As 2009 comes to an end, we naturally reflect on what has been accomplished, and what remains to be done. The major themes that seem to be seeping through include “Have we done enough?”, “Have we done more harm then good?”, “What side of our human nature will dominate the immediate future – goodness or evil?” While the answers to these questions can be debated, what appears not to be debatable is that change is all around us.
In the US, we appear to be moving toward passage of a large health care reform bill. The educational sector is experimenting in a very large way with charter schools. Our infrastructure is getting a major facelift through stimulus dollars. And we are signaling a willingness to engage in clean energy. In all of these areas we are beginning to show signs of acknowledging our weaknesses and attempting to apply measures that might indicate success. But as recent debates on everything from mammography screening to global warming indicate, change does not come easy to our culture.
Still progress is coming, albeit in bits and pieces. Witness the climate conference in Copenhagen this past week.(1) Here at least we saw the beginning of consensus on the facts.(2) Here they are:
1. Global citizens currently generate 9.1 billion metric tons a year of carbon into the atmosphere.
2. Of this amount 30% is absorbed by plants and soil, and 25% absorbed by oceans. The other 45% stays in the air.
3. 80% of the carbon dump comes from burning fossil fuels.
4. The problem with carbon in the air is that it absorbs heat bouncing off the Earth’s surface and radiates it back downward.
5. Studies of Antartica ice cores indicate that we haven’t had CO2 levels this high on Earth in 1 million years.
So if those are the facts, what’s the recovery look like, and what can we can we learn about transforming other sectors like health and education? Well here’s where it gets dicey. In these sectors we are dealing with reinforcing cycles – either by virtue of science or by virtue of human behavior of those in power. Five years ago we said crossing the threshold of 350 parts per million (ppm) of carbon in our atmosphere could place us at a point of no return. Our level today? 385 ppm and rising by 3 ppm each year. Best guess now for 2050? 450 ppm, and that’s if we’ve cut our carbon emissions 80% by 2050. You see, it’s alot easier to dump carbon into the tub than it is to drain it out.(3,4)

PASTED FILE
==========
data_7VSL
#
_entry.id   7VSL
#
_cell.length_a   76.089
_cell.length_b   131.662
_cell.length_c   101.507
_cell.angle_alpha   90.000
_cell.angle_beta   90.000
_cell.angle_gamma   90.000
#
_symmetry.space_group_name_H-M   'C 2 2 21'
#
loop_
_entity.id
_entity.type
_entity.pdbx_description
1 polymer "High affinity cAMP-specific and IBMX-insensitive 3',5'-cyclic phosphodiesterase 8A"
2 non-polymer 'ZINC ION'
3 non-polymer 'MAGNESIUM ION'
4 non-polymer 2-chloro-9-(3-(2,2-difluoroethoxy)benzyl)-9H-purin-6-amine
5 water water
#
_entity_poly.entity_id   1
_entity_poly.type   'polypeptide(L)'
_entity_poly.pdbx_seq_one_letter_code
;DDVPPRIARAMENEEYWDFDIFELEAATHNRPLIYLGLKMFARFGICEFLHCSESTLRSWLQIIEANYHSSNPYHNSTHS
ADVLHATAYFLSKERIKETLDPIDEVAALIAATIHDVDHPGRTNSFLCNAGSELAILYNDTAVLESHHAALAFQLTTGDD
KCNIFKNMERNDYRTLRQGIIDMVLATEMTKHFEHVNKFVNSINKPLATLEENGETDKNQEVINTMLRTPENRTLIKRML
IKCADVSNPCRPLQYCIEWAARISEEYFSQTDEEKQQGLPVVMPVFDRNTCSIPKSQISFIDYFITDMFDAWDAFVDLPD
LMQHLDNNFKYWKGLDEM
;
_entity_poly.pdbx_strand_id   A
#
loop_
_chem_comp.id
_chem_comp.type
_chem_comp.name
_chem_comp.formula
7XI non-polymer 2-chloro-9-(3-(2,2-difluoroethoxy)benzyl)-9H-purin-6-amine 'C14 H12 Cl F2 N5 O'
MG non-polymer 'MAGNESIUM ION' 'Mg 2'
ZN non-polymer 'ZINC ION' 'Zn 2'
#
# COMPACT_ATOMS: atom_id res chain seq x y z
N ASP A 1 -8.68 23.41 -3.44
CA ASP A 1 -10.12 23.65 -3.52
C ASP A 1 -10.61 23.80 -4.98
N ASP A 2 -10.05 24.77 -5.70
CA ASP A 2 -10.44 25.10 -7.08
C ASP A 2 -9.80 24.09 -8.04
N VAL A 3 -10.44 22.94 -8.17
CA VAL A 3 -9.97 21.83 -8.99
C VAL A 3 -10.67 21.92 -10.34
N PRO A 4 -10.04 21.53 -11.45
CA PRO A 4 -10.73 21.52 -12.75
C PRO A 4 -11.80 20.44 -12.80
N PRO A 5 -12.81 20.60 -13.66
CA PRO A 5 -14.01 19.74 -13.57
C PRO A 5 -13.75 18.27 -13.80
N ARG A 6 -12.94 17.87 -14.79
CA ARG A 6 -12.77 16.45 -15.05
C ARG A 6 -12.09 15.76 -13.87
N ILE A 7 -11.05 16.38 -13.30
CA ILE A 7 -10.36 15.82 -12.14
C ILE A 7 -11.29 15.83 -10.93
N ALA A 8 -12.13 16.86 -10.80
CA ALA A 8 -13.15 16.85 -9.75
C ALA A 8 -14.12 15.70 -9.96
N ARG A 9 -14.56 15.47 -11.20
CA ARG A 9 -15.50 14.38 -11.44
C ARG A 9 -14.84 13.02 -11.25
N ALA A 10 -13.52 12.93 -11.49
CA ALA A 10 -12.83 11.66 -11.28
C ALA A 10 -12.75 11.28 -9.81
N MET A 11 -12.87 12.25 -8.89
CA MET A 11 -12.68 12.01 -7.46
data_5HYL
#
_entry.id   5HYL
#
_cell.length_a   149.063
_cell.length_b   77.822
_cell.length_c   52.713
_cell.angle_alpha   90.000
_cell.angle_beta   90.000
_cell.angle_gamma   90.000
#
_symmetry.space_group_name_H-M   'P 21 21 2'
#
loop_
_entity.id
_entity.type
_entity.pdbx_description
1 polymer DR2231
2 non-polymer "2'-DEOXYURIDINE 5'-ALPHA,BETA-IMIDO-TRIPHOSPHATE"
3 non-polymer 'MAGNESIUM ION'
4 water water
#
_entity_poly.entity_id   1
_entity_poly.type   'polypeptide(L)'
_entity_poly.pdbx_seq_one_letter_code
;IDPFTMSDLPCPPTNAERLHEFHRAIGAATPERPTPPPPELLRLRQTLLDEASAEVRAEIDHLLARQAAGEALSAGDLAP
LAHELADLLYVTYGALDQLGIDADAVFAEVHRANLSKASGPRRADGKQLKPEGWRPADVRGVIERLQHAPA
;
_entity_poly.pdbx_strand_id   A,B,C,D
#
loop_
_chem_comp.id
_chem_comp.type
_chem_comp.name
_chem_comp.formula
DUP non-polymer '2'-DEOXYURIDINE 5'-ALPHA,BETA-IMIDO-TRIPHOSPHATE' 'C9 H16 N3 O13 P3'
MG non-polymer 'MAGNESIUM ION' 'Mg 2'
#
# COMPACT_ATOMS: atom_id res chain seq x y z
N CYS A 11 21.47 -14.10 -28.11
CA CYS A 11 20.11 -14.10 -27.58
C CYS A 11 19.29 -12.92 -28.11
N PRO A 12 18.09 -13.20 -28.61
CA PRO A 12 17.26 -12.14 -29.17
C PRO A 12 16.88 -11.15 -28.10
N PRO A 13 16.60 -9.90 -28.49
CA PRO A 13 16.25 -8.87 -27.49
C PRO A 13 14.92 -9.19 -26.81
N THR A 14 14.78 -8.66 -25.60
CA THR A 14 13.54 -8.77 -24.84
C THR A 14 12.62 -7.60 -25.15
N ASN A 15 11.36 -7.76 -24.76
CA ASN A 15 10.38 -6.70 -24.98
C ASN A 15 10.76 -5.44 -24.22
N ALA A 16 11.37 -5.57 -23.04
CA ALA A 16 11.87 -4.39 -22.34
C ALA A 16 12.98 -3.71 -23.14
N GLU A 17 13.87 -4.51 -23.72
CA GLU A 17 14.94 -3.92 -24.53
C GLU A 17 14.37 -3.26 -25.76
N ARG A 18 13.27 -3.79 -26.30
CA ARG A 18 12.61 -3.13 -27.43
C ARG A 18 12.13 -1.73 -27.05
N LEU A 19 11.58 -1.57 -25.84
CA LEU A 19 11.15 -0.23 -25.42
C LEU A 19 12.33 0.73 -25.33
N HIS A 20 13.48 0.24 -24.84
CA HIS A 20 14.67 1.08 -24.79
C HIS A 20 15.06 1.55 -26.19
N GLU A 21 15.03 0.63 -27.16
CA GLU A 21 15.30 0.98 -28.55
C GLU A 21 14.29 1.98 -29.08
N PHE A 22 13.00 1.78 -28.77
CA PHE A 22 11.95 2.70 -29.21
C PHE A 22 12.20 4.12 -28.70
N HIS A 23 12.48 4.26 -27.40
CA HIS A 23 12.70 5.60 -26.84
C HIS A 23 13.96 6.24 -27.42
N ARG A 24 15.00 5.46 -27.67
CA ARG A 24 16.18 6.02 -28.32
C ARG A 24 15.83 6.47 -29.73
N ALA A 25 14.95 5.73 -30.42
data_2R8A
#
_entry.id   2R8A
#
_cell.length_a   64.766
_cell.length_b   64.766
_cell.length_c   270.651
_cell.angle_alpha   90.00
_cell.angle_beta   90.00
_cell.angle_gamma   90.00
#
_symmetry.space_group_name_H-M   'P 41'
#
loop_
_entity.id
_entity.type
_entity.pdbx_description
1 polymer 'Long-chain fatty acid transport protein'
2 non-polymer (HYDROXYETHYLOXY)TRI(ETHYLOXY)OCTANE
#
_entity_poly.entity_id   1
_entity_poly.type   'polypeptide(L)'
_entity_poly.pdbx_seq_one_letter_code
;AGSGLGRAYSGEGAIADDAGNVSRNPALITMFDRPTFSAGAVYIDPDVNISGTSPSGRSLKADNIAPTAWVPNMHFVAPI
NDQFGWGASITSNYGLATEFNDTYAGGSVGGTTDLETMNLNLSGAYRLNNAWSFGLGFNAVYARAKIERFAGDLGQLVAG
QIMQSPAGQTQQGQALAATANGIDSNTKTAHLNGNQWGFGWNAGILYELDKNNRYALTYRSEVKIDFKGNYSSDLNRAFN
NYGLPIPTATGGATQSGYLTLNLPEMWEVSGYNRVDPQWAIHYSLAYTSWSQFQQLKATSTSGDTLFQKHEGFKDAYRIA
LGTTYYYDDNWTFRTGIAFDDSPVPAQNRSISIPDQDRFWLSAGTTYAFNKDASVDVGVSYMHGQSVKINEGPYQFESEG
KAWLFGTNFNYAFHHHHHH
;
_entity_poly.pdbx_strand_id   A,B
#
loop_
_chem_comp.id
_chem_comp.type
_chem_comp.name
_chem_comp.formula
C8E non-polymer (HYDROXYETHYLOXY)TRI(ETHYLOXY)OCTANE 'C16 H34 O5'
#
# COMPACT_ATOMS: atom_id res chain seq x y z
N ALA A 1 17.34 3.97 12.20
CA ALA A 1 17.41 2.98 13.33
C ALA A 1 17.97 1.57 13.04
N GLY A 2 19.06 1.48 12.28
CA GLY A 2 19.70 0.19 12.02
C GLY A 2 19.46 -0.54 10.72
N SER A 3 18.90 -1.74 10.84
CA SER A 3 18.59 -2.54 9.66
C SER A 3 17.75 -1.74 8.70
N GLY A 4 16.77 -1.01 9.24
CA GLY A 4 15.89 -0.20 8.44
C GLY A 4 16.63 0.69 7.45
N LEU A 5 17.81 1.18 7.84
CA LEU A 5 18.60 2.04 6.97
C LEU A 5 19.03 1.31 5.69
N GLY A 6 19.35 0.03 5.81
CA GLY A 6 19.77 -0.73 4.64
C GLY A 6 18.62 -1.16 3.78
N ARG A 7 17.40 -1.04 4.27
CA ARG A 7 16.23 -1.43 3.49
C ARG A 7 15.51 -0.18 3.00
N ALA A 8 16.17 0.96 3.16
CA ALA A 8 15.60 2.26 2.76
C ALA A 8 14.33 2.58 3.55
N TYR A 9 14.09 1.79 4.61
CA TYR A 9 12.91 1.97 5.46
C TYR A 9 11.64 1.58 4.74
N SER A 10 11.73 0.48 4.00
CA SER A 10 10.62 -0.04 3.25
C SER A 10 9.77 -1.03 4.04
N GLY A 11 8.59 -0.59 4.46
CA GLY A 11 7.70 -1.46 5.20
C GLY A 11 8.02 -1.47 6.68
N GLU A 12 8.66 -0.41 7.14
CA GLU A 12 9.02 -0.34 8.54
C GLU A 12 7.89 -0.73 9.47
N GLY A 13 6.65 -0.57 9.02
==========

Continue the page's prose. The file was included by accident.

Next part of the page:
And so it is with large human endeavors like health and education. It would be nice to just reverse the course tomorrow. But the reality is that the forces are so powerful that the best you can do sometimes is begin to walk your way back down the cliff. And looking back on 2009, that is what our country, and many others who share our planet are attempting to do. It is not perfect for certain. But it is something, and it is a beginning.
For Health Commentary, I’m Mike Magee
1. United Nations Climate Change Conference. December 18, 2009. http://en.cop15.dk/
2. National Geographic. The Big Idea: The Carbon Bath Tub. December, 2009. http://ngm.nationalgeographic.com/big-idea/05/carbon-bath
3. Sterman, J. Climate Change, Challenges and Opportunities. http://mitworld.mit.edu/video/606
4. Archer, D. The Long Thaw. Princeton University Press, 2008. http://press.princeton.edu/titles/8719.html